Article Abstract

Perioperative outcome of lung cancer surgery in women: results from a Spanish nationwide prospective cohort study

Authors: Juan J. Fibla, Laureano Molins, Florencio Quero, José Miguel Izquierdo, David Sánchez, Jorge Hernández, Clara Bayarri, Marc Boada, Ángela Guirao, Antonio Cueto, on behalf of the Group of Postoperative Complications of the Spanish Society of Thoracic Surgeons (GCP-SECT)


Background: To assess possible differences in the perioperative profile between men and women in lung cancer surgery.
Methods: A prospective cohort multicenter study was design, in which consecutive patients undergoing curative intent surgery for lung cancer in 24 Thoracic Services throughout Spain were included. Clinical features, tumor- and surgery-related data, postoperative complications, and mortality were recorded.
Results: There were 2,566 men and 741 women. Women were younger than men [mean (SD) age, 61.8 (10.8) vs. 66.5 (9.1) years, P<0.0001] and showed a more favorable preoperative characteristics, with significantly higher percentages of ECOG grade 0 and lower percentages of active smokers (28.4% vs. 33.9%; pack-years 18.8 vs. 26.9) and comorbidities [chronic obstructive pulmonary disease (COPD), diabetes, hypertension, cardiac disorders]. There were significant differences (P<0.001) in histological types and TNM stages with adenocarcinoma (70.1% vs. 46.4%) and IA stage (41.5% vs. 33.6%) more frequent in women. The use of VATS or thoracotomy was similar. The rate of pneumonectomy was higher in men (10.9%) than in women (5.1%) (P<0.001) but the distributions of other procedures were similar. Postoperative complications (pneumonitis, atelectasis, air leak, hemorrhage, fistula, empyema, wound dehiscence, and need of reintubation) were lower in women. Significant differences (P<0.0001) in the severity of postoperative complications (Clavien-Dindo classification) were also found, with higher percentages of grades I (51.6% vs. 43%) and II (37.5% vs. 33%) and lower percentages of grades III and IV among women. The mean length of hospital stay was 7.8 (7.1) days in men versus 6.3 (5.0) days in women, and the 30-day mortality rate 0.3% in women versus 2.9% in men (P<0.0001). The percentage of readmissions within 30 days after surgery was also higher in men (8.6% vs. 2.8%).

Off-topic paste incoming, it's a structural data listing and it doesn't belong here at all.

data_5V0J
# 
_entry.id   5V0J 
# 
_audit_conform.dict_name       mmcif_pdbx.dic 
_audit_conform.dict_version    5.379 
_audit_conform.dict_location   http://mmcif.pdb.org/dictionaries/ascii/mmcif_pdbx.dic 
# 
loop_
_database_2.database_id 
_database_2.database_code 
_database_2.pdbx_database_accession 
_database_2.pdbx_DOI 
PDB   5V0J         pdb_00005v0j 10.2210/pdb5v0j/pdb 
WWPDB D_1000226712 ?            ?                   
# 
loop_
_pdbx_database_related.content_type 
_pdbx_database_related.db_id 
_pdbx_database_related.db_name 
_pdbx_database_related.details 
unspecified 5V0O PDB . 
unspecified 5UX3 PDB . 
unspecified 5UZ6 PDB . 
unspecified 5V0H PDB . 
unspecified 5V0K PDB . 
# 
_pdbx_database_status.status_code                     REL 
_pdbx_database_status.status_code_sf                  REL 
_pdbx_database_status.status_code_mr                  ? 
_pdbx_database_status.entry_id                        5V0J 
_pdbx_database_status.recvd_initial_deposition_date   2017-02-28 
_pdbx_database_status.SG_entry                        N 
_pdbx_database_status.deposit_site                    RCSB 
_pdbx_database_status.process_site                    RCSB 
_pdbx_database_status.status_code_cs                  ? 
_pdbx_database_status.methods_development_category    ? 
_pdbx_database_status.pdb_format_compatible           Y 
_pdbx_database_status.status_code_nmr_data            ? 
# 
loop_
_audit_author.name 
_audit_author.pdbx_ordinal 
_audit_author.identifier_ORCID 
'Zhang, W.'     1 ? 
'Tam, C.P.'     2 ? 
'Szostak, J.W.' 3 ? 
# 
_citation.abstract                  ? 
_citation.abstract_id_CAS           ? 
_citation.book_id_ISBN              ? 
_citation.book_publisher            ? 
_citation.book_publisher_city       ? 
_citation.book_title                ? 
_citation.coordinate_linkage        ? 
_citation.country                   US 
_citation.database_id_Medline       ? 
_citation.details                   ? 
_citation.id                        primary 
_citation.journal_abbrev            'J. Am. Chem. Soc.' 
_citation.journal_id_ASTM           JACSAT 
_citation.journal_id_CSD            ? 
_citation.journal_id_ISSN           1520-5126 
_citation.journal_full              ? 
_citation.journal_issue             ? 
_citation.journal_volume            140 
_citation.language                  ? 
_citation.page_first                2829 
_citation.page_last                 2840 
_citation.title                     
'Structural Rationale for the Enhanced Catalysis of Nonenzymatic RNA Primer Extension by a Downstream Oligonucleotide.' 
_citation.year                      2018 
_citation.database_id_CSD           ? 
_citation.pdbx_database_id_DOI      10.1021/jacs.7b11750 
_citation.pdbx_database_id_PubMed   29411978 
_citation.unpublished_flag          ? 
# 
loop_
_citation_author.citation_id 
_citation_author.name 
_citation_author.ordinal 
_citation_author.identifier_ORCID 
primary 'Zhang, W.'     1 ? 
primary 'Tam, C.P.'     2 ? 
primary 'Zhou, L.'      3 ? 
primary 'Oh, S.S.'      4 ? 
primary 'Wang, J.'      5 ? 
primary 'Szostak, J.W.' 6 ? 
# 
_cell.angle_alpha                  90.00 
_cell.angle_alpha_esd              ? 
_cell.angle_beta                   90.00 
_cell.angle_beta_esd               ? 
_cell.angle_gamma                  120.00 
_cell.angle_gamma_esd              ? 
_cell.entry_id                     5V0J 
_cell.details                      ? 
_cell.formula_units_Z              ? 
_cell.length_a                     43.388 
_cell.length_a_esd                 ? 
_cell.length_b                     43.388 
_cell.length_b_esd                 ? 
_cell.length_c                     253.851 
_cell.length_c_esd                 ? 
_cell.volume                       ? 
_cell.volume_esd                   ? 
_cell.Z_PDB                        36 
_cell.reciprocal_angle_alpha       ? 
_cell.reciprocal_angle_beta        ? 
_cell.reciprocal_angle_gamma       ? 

Conclusions: This multicenter nationwide study of lung cancer surgery with curative intent shows that the perioperative profile is better in women than in men.

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